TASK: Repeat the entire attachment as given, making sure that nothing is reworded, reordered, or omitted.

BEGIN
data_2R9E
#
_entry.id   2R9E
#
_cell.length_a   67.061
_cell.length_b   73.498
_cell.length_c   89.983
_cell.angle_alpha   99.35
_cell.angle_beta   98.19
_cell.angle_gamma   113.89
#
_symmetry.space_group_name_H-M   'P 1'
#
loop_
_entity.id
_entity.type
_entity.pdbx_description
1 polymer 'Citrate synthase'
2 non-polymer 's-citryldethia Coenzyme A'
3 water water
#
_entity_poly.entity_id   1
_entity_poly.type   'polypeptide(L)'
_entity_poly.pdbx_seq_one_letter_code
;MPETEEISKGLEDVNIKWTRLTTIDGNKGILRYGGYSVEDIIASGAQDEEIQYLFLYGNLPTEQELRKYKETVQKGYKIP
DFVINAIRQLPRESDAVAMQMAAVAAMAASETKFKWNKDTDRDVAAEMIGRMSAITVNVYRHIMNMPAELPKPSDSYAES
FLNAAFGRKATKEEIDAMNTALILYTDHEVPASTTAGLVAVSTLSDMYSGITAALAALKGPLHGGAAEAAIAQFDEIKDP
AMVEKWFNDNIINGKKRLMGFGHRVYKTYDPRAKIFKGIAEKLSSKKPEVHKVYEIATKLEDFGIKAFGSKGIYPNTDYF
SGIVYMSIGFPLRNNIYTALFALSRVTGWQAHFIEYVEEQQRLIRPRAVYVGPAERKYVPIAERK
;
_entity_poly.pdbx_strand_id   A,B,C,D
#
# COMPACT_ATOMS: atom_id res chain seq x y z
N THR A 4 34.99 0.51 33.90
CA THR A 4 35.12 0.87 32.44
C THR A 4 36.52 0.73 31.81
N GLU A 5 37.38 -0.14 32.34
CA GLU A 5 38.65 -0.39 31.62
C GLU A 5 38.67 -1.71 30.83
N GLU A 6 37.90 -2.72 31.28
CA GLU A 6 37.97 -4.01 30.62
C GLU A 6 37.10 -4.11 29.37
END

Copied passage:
data_2R9E
#
_entry.id   2R9E
#
_cell.length_a   67.061
_cell.length_b   73.498
_cell.length_c   89.983
_cell.angle_alpha   99.35
_cell.angle_beta   98.19
_cell.angle_gamma   113.89
#
_symmetry.space_group_name_H-M   'P 1'
#
loop_
_entity.id
_entity.type
_entity.pdbx_description
1 polymer 'Citrate synthase'
2 non-polymer 's-citryldethia Coenzyme A'
3 water water
#
_entity_poly.entity_id   1
_entity_poly.type   'polypeptide(L)'
_entity_poly.pdbx_seq_one_letter_code
;MPETEEISKGLEDVNIKWTRLTTIDGNKGILRYGGYSVEDIIASGAQDEEIQYLFLYGNLPTEQELRKYKETVQKGYKIP
DFVINAIRQLPRESDAVAMQMAAVAAMAASETKFKWNKDTDRDVAAEMIGRMSAITVNVYRHIMNMPAELPKPSDSYAES
FLNAAFGRKATKEEIDAMNTALILYTDHEVPASTTAGLVAVSTLSDMYSGITAALAALKGPLHGGAAEAAIAQFDEIKDP
AMVEKWFNDNIINGKKRLMGFGHRVYKTYDPRAKIFKGIAEKLSSKKPEVHKVYEIATKLEDFGIKAFGSKGIYPNTDYF
SGIVYMSIGFPLRNNIYTALFALSRVTGWQAHFIEYVEEQQRLIRPRAVYVGPAERKYVPIAERK
;
_entity_poly.pdbx_strand_id   A,B,C,D
#
# COMPACT_ATOMS: atom_id res chain seq x y z
N THR A 4 34.99 0.51 33.90
CA THR A 4 35.12 0.87 32.44
C THR A 4 36.52 0.73 31.81
N GLU A 5 37.38 -0.14 32.34
CA GLU A 5 38.65 -0.39 31.62
C GLU A 5 38.67 -1.71 30.83
N GLU A 6 37.90 -2.72 31.28
CA GLU A 6 37.97 -4.01 30.62
C GLU A 6 37.10 -4.11 29.37